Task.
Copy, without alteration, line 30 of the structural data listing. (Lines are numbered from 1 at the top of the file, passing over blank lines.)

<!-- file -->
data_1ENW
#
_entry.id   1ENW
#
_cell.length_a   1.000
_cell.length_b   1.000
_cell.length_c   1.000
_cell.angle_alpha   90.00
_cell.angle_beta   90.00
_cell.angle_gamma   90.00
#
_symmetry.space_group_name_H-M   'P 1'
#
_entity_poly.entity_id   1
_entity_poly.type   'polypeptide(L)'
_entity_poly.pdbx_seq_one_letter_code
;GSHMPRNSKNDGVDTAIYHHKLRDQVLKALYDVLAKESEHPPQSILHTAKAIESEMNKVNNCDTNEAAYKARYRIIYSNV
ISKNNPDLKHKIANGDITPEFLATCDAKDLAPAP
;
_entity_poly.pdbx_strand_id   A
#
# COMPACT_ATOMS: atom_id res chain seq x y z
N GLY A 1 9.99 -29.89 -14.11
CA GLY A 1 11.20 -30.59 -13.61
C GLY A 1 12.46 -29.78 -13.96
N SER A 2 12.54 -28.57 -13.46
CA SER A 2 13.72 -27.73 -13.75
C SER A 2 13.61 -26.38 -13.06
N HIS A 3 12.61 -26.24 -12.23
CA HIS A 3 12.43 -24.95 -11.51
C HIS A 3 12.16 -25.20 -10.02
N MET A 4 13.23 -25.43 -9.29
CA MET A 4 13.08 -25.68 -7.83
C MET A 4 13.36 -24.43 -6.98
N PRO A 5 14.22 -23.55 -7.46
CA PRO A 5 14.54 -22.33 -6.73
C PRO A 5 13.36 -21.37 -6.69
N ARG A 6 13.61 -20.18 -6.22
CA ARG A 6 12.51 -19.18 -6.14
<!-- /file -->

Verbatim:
CA HIS A 3 12.43 -24.95 -11.51